'The Threepenny Opera' showcases Arts Center’s desire to expand reputation

If all you think of is “theater for young people” when you think of the Lawrence Arts Center, you don’t know the whole story.

“Our reputation is youth theater and family-friendly shows,” says the Arts Center’s Performing Arts Artistic Director Ric Averill. “We want to be known as an artist-based theater.”

Averill certainly understands the reputation the Arts Center has earned. Several generations of children have passed through the Summer Youth Theater program. This past summer, 90 kids participated in the “The Wizard of Oz” and 75 in “Cinderella, or How Pipsqueak the Mouse became a Stallion” – the two productions for elementary-school-aged students. There were also productions of “You Can’t Take It with You” and “Cabaret” for high schoolers.

For the past three years, the Arts Center has staged family-oriented musicals “Oliver,” “The Music Man,” and “Willie Wonka.” But Averill has a bigger vision.

“The goal is to become a leading arts space,” he says. “We want to do things other theaters aren’t doing.”

That’s one of the things that led him to choosing to stage “The Threepenny Opera,” which opens tonight and runs two weekends. Bertolt Brecht’s classic musical is about as different from the sweet production of “Wonka” Averill directed earlier this year as possible. The show tells the story of the fall of notorious criminal, MacHeath, who is betrayed when he overreaches by marrying the daughter of J.J. Peachum, a criminal mastermind himself, who forces all the beggars in London to work for him and pay tribute. The ensemble cast is made up of beggars, thieves, and whores, and, while Brecht paints these poor unfortunates as victims of society, he doesn’t make any of them sympathetic. They are all, in their own ways, bad people.

“Brecht rejected empathy,” Averill says. “He gives us unsympathetic characters so we won’t be distracted. We’re able to hear what the characters have to say, because we don’t feel sorry for them.”

And Brecht has a lot to say in “Threepenny.” In keeping with his vision for an artistic theater, Averill deliberately chose the play to run during an election year.

“People will enjoy 'The Threepenny Opera’ because it’s classical theater,” he says. “But it is also a cry from Brecht to understand the plight of the poor, and that’s been very topical in the past year or so.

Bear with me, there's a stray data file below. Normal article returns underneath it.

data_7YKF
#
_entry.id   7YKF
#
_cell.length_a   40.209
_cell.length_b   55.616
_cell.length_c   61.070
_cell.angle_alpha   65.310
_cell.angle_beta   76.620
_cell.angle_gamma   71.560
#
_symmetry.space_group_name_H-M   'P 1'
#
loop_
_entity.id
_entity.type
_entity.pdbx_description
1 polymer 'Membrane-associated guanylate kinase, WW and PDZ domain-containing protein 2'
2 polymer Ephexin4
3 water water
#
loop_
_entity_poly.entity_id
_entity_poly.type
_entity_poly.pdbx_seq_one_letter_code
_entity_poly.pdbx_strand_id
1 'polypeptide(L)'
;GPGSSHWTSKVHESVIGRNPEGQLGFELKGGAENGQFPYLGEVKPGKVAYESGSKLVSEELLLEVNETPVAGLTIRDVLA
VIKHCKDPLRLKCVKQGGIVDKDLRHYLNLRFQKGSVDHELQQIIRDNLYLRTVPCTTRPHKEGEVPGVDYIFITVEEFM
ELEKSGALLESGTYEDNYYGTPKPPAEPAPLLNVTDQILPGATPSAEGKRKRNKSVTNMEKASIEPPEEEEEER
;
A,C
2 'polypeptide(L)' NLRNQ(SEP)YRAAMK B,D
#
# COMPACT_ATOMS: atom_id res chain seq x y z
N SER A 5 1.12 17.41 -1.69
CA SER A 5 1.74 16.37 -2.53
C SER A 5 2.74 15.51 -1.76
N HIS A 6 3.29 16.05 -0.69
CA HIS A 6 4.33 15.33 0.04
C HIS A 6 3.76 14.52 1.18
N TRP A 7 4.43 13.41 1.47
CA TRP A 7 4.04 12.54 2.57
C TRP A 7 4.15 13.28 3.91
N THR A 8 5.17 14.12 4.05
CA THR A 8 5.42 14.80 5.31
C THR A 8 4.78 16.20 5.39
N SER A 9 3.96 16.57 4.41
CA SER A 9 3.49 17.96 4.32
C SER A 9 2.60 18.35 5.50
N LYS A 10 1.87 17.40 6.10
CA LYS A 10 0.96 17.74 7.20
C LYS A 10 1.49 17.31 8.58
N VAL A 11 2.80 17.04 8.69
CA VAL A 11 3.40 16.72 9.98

“The show transcends its time, and it transcends politics. As people watch it, it asks, ‘Has the world changed since Brecht wrote his beggars’ opera?’”

An ambitious undertaking like “Threepenny” necessitates a talented cast. To get it, Averill brought in professional actors. Three Equity actors – Seth Golay as MacHeath, Jim Korinke as Peachum, and Breanna Pine as Peachum’s daughter Polly – join a group of Lawrencians Averill has worked with on various productions in the past. In fact, he’s worked with the Equity people before too, having directed Golay in Kansas City in “Stuart Little” and Pine when she was in Summer Youth Theater at the Arts Center as a young woman (she went on to work professionally in New York and now Los Angeles). As for Korinke:

“I met him auditioning for commercials,” Averill says. “We’re often in competition, because we’re around the same age. He usually wins.”

Marrying out-of-town professionals with local talent is one of Averill’s long-term goals too.

“We want to capitalize on the artistic excellence there is in Lawrence and bring in excellent visiting artists at the same time,” he says. “The more opportunities for actors, the better.”

“The Threepenny Opera” runs October 19, 20, 21, 26, 27, and 28. Curtain is at 7:30pm on Fridays and Saturdays, and 2:00pm. The show is recommended for audiences 18 and older. Tickets are available by calling the box office at 785-843-2787 or online at lawrenceartscenter.org.

Disclosure: The author is a member of the cast of “The Threepenny Opera.”

Comments

friendlyjhawk 1 year, 9 months ago

Author of this article hasn't done a lot of homework. Averill did "Three Penny Opera" a few years back in youth theater. It was "adult" then also.

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